The Courier News from Blytheville, Arkansas on June 19, 1953 · Page 6
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The Courier News from Blytheville, Arkansas · Page 6

Blytheville, Arkansas
Issue Date:
Friday, June 19, 1953
Page 6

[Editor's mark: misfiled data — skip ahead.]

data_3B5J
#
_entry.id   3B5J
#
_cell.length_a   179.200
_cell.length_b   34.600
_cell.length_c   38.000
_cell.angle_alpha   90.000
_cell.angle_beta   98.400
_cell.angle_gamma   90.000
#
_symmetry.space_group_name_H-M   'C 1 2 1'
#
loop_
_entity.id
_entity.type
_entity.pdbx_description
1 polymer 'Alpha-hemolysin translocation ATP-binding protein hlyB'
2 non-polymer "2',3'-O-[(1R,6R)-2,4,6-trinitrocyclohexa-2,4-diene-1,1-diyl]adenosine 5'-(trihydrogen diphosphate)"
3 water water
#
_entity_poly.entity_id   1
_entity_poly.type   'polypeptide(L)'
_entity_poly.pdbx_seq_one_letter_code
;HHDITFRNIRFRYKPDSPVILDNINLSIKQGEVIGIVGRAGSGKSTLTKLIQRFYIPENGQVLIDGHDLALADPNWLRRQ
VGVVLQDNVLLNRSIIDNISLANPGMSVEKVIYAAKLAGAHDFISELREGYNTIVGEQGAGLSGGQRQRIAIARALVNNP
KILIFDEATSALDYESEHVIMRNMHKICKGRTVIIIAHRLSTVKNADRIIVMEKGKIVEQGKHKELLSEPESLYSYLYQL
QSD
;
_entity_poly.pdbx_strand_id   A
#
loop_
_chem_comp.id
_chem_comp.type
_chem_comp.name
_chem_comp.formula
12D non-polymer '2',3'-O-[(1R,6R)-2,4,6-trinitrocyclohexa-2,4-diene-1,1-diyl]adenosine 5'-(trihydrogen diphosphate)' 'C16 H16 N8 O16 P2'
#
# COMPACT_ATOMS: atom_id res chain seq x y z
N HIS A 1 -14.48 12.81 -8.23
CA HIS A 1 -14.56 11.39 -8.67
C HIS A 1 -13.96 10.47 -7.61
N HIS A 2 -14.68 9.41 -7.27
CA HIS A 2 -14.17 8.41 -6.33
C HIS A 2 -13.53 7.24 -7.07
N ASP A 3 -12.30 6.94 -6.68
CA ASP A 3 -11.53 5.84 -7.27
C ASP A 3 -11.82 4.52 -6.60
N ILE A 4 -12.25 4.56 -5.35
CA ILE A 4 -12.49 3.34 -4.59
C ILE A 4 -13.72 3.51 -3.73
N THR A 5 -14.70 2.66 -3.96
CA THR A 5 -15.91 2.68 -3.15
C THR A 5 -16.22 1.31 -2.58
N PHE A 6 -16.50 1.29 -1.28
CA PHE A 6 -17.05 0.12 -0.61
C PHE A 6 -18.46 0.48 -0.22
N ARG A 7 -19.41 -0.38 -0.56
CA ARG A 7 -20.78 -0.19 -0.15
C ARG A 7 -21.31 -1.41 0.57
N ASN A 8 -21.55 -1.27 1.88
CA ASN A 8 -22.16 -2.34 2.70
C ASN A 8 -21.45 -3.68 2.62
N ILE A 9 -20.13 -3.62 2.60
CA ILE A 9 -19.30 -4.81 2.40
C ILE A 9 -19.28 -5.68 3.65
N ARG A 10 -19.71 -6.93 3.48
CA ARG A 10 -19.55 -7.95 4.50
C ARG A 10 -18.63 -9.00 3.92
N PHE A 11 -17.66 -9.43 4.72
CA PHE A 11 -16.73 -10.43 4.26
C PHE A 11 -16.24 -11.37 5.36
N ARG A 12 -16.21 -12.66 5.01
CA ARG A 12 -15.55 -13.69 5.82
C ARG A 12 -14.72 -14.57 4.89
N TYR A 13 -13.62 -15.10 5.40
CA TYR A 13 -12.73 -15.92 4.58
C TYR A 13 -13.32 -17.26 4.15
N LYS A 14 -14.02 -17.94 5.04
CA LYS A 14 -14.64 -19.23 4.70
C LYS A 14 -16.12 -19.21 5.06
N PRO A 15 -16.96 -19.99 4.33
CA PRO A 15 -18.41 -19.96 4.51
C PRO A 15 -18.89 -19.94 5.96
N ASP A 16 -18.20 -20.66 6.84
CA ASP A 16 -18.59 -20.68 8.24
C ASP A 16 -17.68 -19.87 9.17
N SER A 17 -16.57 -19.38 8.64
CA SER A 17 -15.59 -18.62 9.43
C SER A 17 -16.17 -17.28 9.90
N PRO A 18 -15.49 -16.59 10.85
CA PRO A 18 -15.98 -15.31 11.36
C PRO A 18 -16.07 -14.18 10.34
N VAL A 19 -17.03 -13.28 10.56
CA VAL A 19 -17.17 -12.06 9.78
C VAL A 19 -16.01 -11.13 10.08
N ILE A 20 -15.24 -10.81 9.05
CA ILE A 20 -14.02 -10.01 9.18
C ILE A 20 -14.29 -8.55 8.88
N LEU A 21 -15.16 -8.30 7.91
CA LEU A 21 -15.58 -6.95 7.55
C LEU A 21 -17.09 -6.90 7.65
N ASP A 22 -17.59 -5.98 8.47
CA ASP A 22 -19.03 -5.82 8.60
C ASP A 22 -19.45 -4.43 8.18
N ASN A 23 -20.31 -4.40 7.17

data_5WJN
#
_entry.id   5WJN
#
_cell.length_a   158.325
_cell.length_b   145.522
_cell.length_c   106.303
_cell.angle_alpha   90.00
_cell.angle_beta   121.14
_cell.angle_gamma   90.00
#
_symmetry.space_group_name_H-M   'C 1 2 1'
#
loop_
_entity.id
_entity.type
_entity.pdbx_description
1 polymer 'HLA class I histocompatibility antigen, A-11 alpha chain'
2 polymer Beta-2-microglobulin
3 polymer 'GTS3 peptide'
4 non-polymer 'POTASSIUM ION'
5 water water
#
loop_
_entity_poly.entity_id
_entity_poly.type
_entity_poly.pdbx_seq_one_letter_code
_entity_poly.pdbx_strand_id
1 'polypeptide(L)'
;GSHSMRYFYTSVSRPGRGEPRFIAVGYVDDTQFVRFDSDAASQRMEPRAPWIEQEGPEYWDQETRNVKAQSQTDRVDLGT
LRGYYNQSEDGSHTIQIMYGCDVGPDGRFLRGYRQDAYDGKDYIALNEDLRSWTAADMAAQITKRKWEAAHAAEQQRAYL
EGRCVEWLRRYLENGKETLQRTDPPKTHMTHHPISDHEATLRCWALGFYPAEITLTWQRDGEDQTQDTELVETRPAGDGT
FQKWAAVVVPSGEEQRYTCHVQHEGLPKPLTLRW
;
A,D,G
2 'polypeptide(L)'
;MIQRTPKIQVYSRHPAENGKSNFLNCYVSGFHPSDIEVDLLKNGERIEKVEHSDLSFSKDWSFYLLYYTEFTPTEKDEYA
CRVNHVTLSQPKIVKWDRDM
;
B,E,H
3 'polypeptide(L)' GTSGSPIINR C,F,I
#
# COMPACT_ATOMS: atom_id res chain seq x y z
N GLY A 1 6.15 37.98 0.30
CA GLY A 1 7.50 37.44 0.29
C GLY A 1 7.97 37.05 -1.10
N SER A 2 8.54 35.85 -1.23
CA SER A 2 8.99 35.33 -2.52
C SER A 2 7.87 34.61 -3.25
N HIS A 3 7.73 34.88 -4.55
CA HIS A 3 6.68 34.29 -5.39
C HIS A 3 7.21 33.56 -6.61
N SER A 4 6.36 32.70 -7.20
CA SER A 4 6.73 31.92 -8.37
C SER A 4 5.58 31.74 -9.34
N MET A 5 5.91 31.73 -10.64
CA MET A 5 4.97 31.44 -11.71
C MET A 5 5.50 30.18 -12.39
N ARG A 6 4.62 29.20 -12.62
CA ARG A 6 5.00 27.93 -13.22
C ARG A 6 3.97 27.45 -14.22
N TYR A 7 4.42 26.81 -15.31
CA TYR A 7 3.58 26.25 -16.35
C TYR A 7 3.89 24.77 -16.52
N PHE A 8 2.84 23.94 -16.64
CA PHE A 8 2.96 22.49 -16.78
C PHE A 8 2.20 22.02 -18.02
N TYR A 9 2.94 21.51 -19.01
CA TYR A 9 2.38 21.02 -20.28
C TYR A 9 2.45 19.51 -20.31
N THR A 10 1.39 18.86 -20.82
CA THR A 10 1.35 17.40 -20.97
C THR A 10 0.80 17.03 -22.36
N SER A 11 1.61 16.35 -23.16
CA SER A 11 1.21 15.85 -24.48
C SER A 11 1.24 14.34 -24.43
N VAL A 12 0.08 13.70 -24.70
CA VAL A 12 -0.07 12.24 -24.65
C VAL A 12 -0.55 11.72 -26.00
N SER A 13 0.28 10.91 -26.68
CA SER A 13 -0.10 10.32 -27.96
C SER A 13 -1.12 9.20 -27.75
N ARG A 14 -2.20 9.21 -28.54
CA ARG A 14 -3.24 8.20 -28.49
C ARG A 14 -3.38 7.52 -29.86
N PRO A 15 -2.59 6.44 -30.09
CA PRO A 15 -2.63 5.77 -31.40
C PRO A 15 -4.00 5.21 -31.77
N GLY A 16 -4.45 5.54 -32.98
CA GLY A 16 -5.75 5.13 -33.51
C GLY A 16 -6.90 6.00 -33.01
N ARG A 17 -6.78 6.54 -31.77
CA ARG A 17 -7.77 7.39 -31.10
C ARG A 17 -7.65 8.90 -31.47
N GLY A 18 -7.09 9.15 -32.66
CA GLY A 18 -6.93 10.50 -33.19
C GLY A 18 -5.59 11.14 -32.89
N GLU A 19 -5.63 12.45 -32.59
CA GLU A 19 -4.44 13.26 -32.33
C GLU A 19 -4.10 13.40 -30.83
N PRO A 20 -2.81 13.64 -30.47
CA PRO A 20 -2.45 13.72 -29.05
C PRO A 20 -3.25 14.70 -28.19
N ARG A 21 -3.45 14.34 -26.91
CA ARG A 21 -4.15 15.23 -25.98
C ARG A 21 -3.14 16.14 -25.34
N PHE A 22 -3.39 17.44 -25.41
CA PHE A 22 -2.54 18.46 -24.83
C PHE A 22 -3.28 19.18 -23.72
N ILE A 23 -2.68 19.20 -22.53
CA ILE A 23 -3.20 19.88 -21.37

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PAGE SIX BLYTHEVILLE (ARK.) COURIER NEWS FRIDAY, JUNE 19, 1988 THE BLYTHEVILLE COURIER NEWS TOT COURIER NEWS CO. H. W. RAINES, Publliher BAHRY A. RAINES. Aseistant Publisher A. A. FRBDRICKSON, Editor PAOT. D. HUMAN, Advertising Manager Boll National AdrertlElng Representatives: W«ll»» Witmer Co.. Hew York, Chicago, Detroit. Atlanta, Memphl«. entered as second cl»s« matter at the post- oHlce at BlytheviUe. Arkansas, under act of Con- fieM, October », 1917. Member of The Associated Frees SUBSCRIPTION RATES'. By carrier In the city of Blythevllle or any .uburban town wher. carrier service U maintained 25c per week. Bv mail within a radius of 50 miles, $5.00 per rear. $2.50 for si* months, $1.25 tor three month.; by mail outiside 50 mile tone. $12.50 per Tear payable to adianc*. Meditations The church that is at Babylon, elected together , with you, saluteth you; and so doth Marcus my , »on. — Peter 5:13. + * « To support those of your rights authorized by Heaven, destroy everything rather than yield., that Is the spirit of the Church. - Bolleau. Barbs It just takes time to prove to yourself that you never should have worried about things that turn out okay. * * * Puttinr friendly advice together, maybe the best way to cure » cold is to buy » drug store. » * * A Hawaiian dancer canceled a stage engagement because of a wrenched knee. Couldn't she shake it off? * » * Thieves locked a man In his refrigerator while they robbed his delicatessen store. He kept cool! » * * June Is the month of budding love'affairs and here's hoping .none of them are nipped in the bud. Shrewd De Gasperi May Be Able to Carry on Programs As result of the Italian genera! elections, Premier De Gasperi and his center coalition may be said to have won a. creaky working margin in parliament. It is a sad thing that he came so , close to winning much more decisive control. His coalition of parties drew 49.79 per cent of the popular vote in the important Chamber of Deputies, gaining a narrow 16-seat edge. Had he captured just 50.1 per cent, Italian election law would have given him 64 per cent of the seats. That advantage would have assured Italy of reasonably stable government for the next five years. As it is, it will be touch and go, with De Gasperi having to be on his mettle every step of the Way. His margin in the Senate, 14 seats, is no greater comfort. Yet the disappointment over this outcome must not be allowed to obscure the fact that De Gasperi is in control. With skill and ingenuity, which he most certainly has, he may be able to carry on his programs pretty much as before. The most vital of these, naturally, is approval of the European defense pact, plus general support of NATO and western policies. The West has no firmer friend than the Italian premier and it would be a serious loss if somehow his hands were to be tied. De Gasperi's own party, the Christian Democrats, polled nearly 11 million votes, no small share of thfe 27 million total. But the percentage — 40 — was off eight points from the last election in 1948. That spelled a loss of 44 seats in the Chamber and 17 in the Senate. Who gained? The Communists and Left-wing Socialists together garnered 35 per cent of the vote this time, as against 31 per cent in 1948. But more damage was done by the extreme Right, where Monarchists climbed 4 per cent and Neo-Fascists almost as much. This 8 per cent bite represented a tripling of the Rightist vote. De Gasperi is bitter at voters Who went to the extreme Right, believing they exercised their voting privilege capriciously. From this distance it would certainly appear that they were not overanxious to reward good government. Fundamentally, the result reflects the sam'e questionable conception of democratic government which the French adhere to so maddeningly — the notion that any deviation of principle, however minor, ought to justify the founding of another party. With its plague of splinter parties, the Eureopean multi-party system i> proving itstlf an unconvincing exhibit of the virtues of the democratic way. Double Harvest to Reap As we did for India two years or so earlier, we must now come to the aid of drought-stricken Pakistan with a substantial grant of wheat. The need is overwhelmingly clear. The alternative to granting this aid is starvation for many in Pakistan. The administration has sponsored the proposal, and it merits prompt consideration and approval from Congress. The United States has the wheat to spare. In, fact, the country has a huge surplus which is a handicap to the domestic market, and the outlook would improve if this could be reduced markedly. So from the selfish viewpoint as well as the humanitarian, the grant to Pakistan recommends itself. Views of Others Repeat Performance? When John L. Lewis, union mine leader, calls for further federal experiments in the conversion of coal into other strategic products as a measure of national defense and to promote American economy, it will be remembered that he, more than onyone else, was the one who put a partial quietus on coal production. It was John L. Lewis who struck fear into the hearts of householders to the extent they put in oil systems and adopted other fuels in place of coal. "It Is essential to national defense," Lewis said, "aside from the contribution to modern economy that the oil, gasoline and other volatile pententlals In con! be mnde increasingly available to the population to safeguard us from the impending world shortage of oil which is inevitable. It is all very well to explore these possibilities In coal, if we can be sure of an uninterrupted and continuous supply. This continuous supply was something we did not have when Mr. Lewis was flying high, wide and handsome. We remember yet, how he kept the nation's mines closed In the face of the country's needs. We see he Is talking about the other side of the coin now. He thinks we should Investigate all the possibilities of coal and make It more essential than It ever was before. We don't know how much a pledge from him would be worth but what sort of guarantee can he give that strikes will not interrupt the production of coal, if suddenly we do make it more important in our everyday existence? —Shelby (N.C.) Daily Star. The South Changes Survey by an industrial company shows that a great ctinnge in population has come about In the Southern stoics. That Is for the reason they are becoming industrial. The increases In population in the cities and In rather small towns ar« gvent. In the decode of 1940-50 the urban population gained 35.9 per cent while the rural population gained only a .fraction. The greatest relative gains were made; by comparatively small towns in Maryland, Virginia, Florida and Alabama, Texas led the nation in the percentage of increase in urban population. For 20 years there has been a constant swing from agriculture to industry. The South is still agricultural, of course, but manufacturing has increased wonderfully. Defense production and war demands accounted for much of the gain, but outside of that the avlue of all sorts of products has increased along with volume and spread. Cotton is not king any more. Cotton textiles there, however, still lend the nation. The .survey indicates the variety involved in the Southern change. Formerly there were just two big items — cotton and textiles. Now, there are factories for everything. The use of woods, particularly pine, is common and of great volume. Tobacco, oil and fibers have attained great production. The old order changeth. —The Tulsa World. SO' THEY SAY One thing is sure today — Uncle Sam can't go it alone. We must maintain sure and friendly ties with the other free nations of the world. — Leverett SattonsUH, chairman, Senate Armed Services Committee. * * * We're dealing with a dishonest enemy who hasn't been defeated. Our hopes for achieving real peace are remote. But it is certainly worth trying. — Lewis K. Cough, American Legion National Commander on Korean truce. * * * Ws would not, be justified In prolonging the war with all Hie misery that it involves In the hope of achieving, by force, the unification of Korea. — President Eisenhower, in letter to South Korea's president, Syngman Rhce. * * + Do not be short-sighted in selling Korea down the river, because if you do Asia will go behind the Iron Curtfdn. — South Korean ambassador. Dr. You Chan Yang. * * * Americans should be wise enough not to make Korea another China. — South Korea president, Syngman Rhce. * « * No man wanta to be the last one killed In » war. — LI. David W. Lee, West Orange, N. J., serving iii Korea. —Among Other Things Peter frfson'j Washington Column — McKay, Finds Hours Non-Union; Uncles Cars Burn Regular Gas WASHINGTON —(NBA)— Secre- , ;ary of Interior Douglas McKay ' was called on recently by his predecessor, Oscar Chapman. Chapman said he didn't want anything, just called to pay his respects. "Sit down! Sit down!" urged Secretary McKay. "If you just called to pay respects, „* you're probably Pettr Edson the omy man in the country who has any respect or me." They chatted a few minutes, and hen as Chapman was leaving, Sec- •etary McKay said: :"You .didn't ell me, when you briefed me on ihis Job, that I'd have to work at t 18 hours a day." Bans High-Test Gas All government automobiles and rucks have been ordered to tank up on regular instead of premlum- rrade gasoline, in an effort to cut down on expenses. This is the second time General Services Admin- stration has put through the no- ilgh-test-gfls order. The ban was on all during World War II and tor four years thereafter, but it was lifted in 1849. Only exceptions now will be for G-men, T-men. Secret Service, fire fighters, military and other government aw enforcement cars, or vehicles milt for high-octane operation. Grim Reaper Hurt Dems Republican control of the U. S. Senate in the Eisenhower adminis- ratlon can be attributed to death, according to Democrats on Capitol Hill. The deaths of two Democratic senators before the election was responsible for the change in poli- ;ical control. The senators were Brien McMahon of Connecticut in 1052 and Virgil Chapman, of Kentucky in 1851. Had they lived. McMahon would have served until 1957, Chapman till 1955. In special elections to fill tlieir seats, Republicans Prescott Bush of Connecticut ond John Sherman Cooper of Kentucky were elected. That gave the Republicans control of the Senate, 48 to 47, with one Independent. If McMahon and Chapman had lived to serve out their terms, the standing today would be 49 Democrats, 46 Republicans and one Independent. Nothing Works Undersecretary of State Walter Bedell Smith told a Foreign Service Association meeting in Washington about a trip he made to a collective farm, while he was U.S. ambassador to Moscow. "On our way in," said General Smith, "our interpreter stopped to speak a few words to a very old Russian woman who was cutting brush with a sickle along the road. He said to her among other things, 'Mother, how are things on the farm?' " 'Ah! They are terrible!" she answered. 'On this farm nothing works. The tractors don't work. The plows don't work. The trucks don't work. The only thing on this farm thai works has just been made a heroine of Soviet motherhood.' " Silence on H-Bomb Energy No peacetime use of the energy released in a hydrogen bomb has yet been disclosed. Closets thing to leak on this subject came when prof. Harold Urey of Chicago University, one of the pioneers in development of the original atomic bomb and a Nobel prize winner, was quizzed on a discussion panel. Asked if there were anj' commercial applications for H-bomb energy, Professor Urey declared he had Just attended a conference on this subject, but the results were classified as secret, so he couldn't talk about them. Atomic Energy Commission does have four reports from private electric and chemical companies in the use of nuclear energy for commercial development of power. The catch is that to release the reports would give awny present U. S. plutonium production rates. French Ship of State Lists Here's a French explanation of why France has, such an unstable government, with ministries falling faster than Americans can keep track of them:: "Take the American Constitution: delete the individual U. S. stales, then delete the President, delete the Supreme Court, and delete the Senate. Keep only the House of Representatives. "Entrust to the House and to it alone and fully the soveriegn rights of the people. Let the House draw from its own ranks a committee whose members would be the cabinet heads, in charge of all executive duties. Let the House have the power to remove this cabinet at its pleasure. "That is the French constitution." Chingr's Not Talking Cyrus S. Ching, retiring head of Federal Mediation and Conciliation Service, has opened a private of- jfice in Washington to serve as a consultant on labor relations. He's being urged to write a book on, his experiences in settling industrial disputes, and Is considering it. But his inclination is to stay away from doing too much writing. National Planning Association once asked Mr. Chin gto write a pamphlet. It was to explain how he was b to manag errblas naiot teela able to manage labor relations at U. S. Rubber Co. from 1920 to 1942 without a strike. Mr. Ching turned down the offer, explaining that If he did that labor union officials would know all his secrets and might deliberately set out to destroy his technique. Lockheed Aircraft and Libbey- Owens-Ford did permit case studies of their labor relations program to be made for National Planning Association. Both companies had excellent labor records. But after the pamphlets came out, they both became involved in labor disputes. "It's a good bit like a man trying to write a book about how he gets along with his wife," Mr. Ching explains. "As soon as his wife reads it, she'll begin to see through some of the things he's been doing, and she won't trust him any more." Courteous (Ouch!) Dig Under the guise of courtesy, congressmen can really shove some pretty sharp barbs at each other and get away with it. Here's a recent exchange between Sen. Wayne Morse of Oregon and Sen. Wallace Bennett of Utah: Mr. Morse—"Mr. President, will the senator from Utah yield to me for two minutes. . .?" Mr. Bennett—"The senator from Utah will be happy to yield to the senator from Oregon for two minutes—if the senator can count two." Mr. Morse—"The senator would be quite surprised." Sunday School Lesson — ' J By W Written for NE.A SrrvicB E. Gilroj, O. D. appears frequently in St. Paul's Epistles to the Churches. The gospel of love and brotherhood, together with the conditions under which the Christians lived in pagan and hostile environments, called for mutual aid to a high degree. Paul put the obligation very plainly: "Bear ye one another's burdens, mid so fulfill the law of Christ" (Galatians 6:21. Bui Paul, himself a self-supporting worker, saw that some were taking advantage of this fine doctrine to take advantage of their well-disposed brethren by shirking their own responsibilities. So, he declared, almost in the same breath, "For every man shall bear his own burden," "Let every man," he said, "prove for his own work." That this situation was not confined to the Galatinns is evident in Peter 3:16), has made too little of these plain principles of personal and mutual responsibility that are as valid and vital for social welfare and modern democracies as they were for the small groups of Christians to whom Paul wrote. Paul was a great believer in Christian social action, and he set down its most distinctive principles with a clear and unerring hand. HOLLYWOOD -(NBA)— Exclusively Yours: Deary Steffan, out to make a new life for himself minus Jane Powell, will be a Bkat- I ing Instructor at a new ice rink in west Los Angeles. . .Specialists are consulting with Dr. Danny Leventhal over the leg injury that has put Susan Ball on crutches. U-I high brass has given orders to spare no expense in saving Susan's leg. . .Margaret O'Brien is joining the warbling brigade. She'll sing two songs In her six-week straw-hat tour in "Kiss and Tell." . .Add "The Songs of Solomon" to the list of Biblical pictures coming up. Wherever groups of Christian converts gathered together in various cities, they .became the "Churches" of the New Testament— at Ephesus, Corinth. Phillippi and other places. They were won to the new faith chiefly through the missionary work of St. Paul, and seem to have been bound together in a, very close fellowship, either living together or in close and mutually-helpful relationships. Under such conditions the sort of. problems quickly arose that have done to wreck most community experiments which often begin with much faith and idealism. One of ihcse was "Brook Kami," famous now because of the distinguished New Engenders who participated In Its hopes and failure. But the reason It did fail was due to failure of individual members to share sincerely in the vision and Ideals of the founders. They did not measure up to the faith, courage and sacrifice that might have achieved success. It was in this respect that failure. Insofar «s there was failure, soon occurred among these early Christian groups. Much of the com- o — - -- . mcnt and counsel, as %vcU us the call things that Paul wrote, that Peter | West could then cash one heart for «tron» dlidpllnary measures,' e»ld were hard to understand (II | trick, and eventually hli partntr various other passages. In II Thessalonians 3:10 Paul, noting that •JACOBY ON BRIDGE Blame's All Yours In Play Like This If you force the defender to find the correct line of defense, you have nobody to blame but yourself. The point ii illustrated In today's hand. West opened the king of hearts, and South won with the ace. South hastily cashed the ace of clubs and continued with the ace and king of spades. When South next led a low spade. West could see whp.t was going on. there were among them disorderly | u was evident that South IntenoV persons and busybodics, declared quite roundly that If there were any who didn't work, neither should they eat. The world In general, possibly making too much of some of the ed to take discards on dummy'! high clubs. Only one defense had any chance to succeed, so West adopted it. He rutted the third npade and the nee of diamonds. Erskine Johnson IN HOLLYWOOD Joan Shawlee, the new looker on Bob Hope's TV show, thanked Bob for the break in a full-page ad in a local trade paper. Featured in the ad was a photo of Joan in an eye-popping gown about which writer Herb Braverman flipped:: "You couldn't have worn anything you looked better in even if you hadn't worn anything." Judy Holliday's down to her movie dimensions for "A Name for Herself"—28 pounds lighter than when cameras aren't peeking. . . It's 15 years of wedded bliss for Jon Hall and Frances Langford. signed for a dancing stint In a Rio de Janeiro night club while Glenn Ford's working there In "The Americano.". . .Mart Blanchard's new U-I contract—the result of her "Veils of Bagdad" click —puts her in the salary class of Shelley Winters and Tony Curtis. Milton Berle is scheduled for minor surgery when the TV sea- f son ends. Cameron Mitchell, In Canada, sent his agent, Bill Josephy, the tail of a moose with a card reading: "You always keep after me for that 10 per cent. Here's an exact cut." Ludmilla Tcherina. once adored by Orson Welles, will play Mary Magdalene in U-I's Biblical drama, "The Galilleans.". . .Prankle Laine and Jimmy Boyd are being paged for a co-starring British film, described by Frankie as "a man-and- boy story.". . .Quick action by assistant director Byron Roberts averted tragedy for the "Captain John Smith and Pocahontas" troupe at Lake Malibu. Roberts saved actress Josephine Parra from drowning. Steve Cohran is partnering up with Art Linkletter, who has the Midas touch, in a Palm Springs housing project. ELEANOR POWELL'S denying printed reports that she's been got a second trump trick to defeat the contract. The hand was played in a Commercial League Team Match in New York, and at the other table Tom Curley, of the Bell Laboratories' Team, managed to make his contract of five diamonds against the same opening lead. The difference was that Curley didn't make his intention clear 19 WEST NORTH 485 V873 • Q872 *KQ64 EAST id 10973 V 1096 2 »K * J 10 7 3 SOUTH «D> 4AKJ62 East Pass Pass Pass * A43 + 9852 4 J 10965 #A Neither side vul. South Wrrt North 1 A Pass 1 N.T. 3 » Pass 4 » 9 + Pass Pass Opening lead—V K and therefore didn't force the opponents to find the right defense. After winning the first trick with the ace of hearts, Curley cashed the ace and king of spades. He had intended to take the ace of clubs next, but he changed his mind when West dropped the queen of spades. Leaving the ace of clubs in his own hand, declarer led a low spade towards dummy. West saw no danger and no reason to ruff, so he merely discarded a low club. Dummy ruffed, and declarer returned to his hand in the most natural way with the ace of clubs. When Curley now led another low spade, West still didn't see the danger. He discarded another club, and declarer was able to ruff again in dummy. Now he could cash the king of clubs to discard his losing heart. The rest, of course, was quite easy. Ballerina Jeanmaire learned English in a hurry-up series cf lessons for her role in "Hans Christian Andersen." Other day in Paris she was called in to dub in French her English dialog in the film. She read the French transla- ,- tion of the script, arched an eyebrow and commented, "So! Zat la what I was saying!" DOES SHE TALK? QUESTION of the week: Is another actress dubbing Lili St. Cyr'8 dialog in "Son of Sinbad"? HOLLYWOOD ON TV. Duncan Renaldo's broken neck, suffered during filming of a "Cisco Kid" film, will keep him away from the cameras for at least three months . . ."Time for Beany" and Paramount Television Productions are calling it a day. . .Ann Sheridan's being paged for another telefilm series, "The Magnificent Miss Boone." . . .Preston Foster will star in "Waterfront" as a weekly on film series. . .Virginia Field will headline CBS' "Vanity and Mrs. Fair," due in the fall. . .Coincidence: Peter Lawford will do a television series for CBS and that's where Sharman Douglas, who's never given up the chase, toils as a script reader. 15 Years Ago In Blytheville — Cliffie Webb has gone to Camden to visit with friends for two weeks. Farris McCalla has, returned £o his home in Rosemark, Tenn., after visiting friends here for several days. The first graduates of the Eaale School of Beauty will receive their diplomas on July 5, It was announced today. The man deserving the greatest applause at any meeting where there have been three or four speakers is the one who rises and says he's got nothing to add to what's already been said., Finish the Saying Answer to Previous Puzzle 1 Moist 2" land and sea" 3 Produced 4 Founded 5 Persia 6 "l,egat ' 7 " , drink ACROSS 55 "All roads 1" inthe ' e " dt °—'; manger" 56 "Blood 4 "Don't 57 Greek lelter the hand that DOWN , fetds you" 8 "- — : on your hands" 12 "- Maria" 13 Region 14 Spoken 15 "Brave and bold" 16 Wormwood 18 Make believe 20 Ascended 21 " , white and blue" 22 Norse explorer, •• the Red" 24 "Rather that" 26 Group of three 27 "Cat's " 30 Hipped again 32 Covering for the arm 34 King of fairies 35 Dog house 36 Spread to dry 37 Vipers 39 "Dish th« 26 Taut 27 Contrition and be merry"28 State 8 Invigorating 29 Wale 9 Rainbow 10 Spice 11 Dash 17 Bird 24 Horse's gait 42 " of 25 Youth goddess Bethlehem" 43 Jason's ship 44 "A of hope" 46 "You will 31 " like a lion" 33 Finished 38 Lose life 19 Singing voice 40 " up in 23 "He his anger" lift" . 41 Whitened 47 "Money is the of all ' evil" 48 Greek porch 50 Middle (prefix) 40 "Footloose and fancy 41 "Teacher's 42 Dark fur 49 School books 49 Monotonous round SI" at ill" 52 Seaweed 93 Essential being H Uovt'i ull 10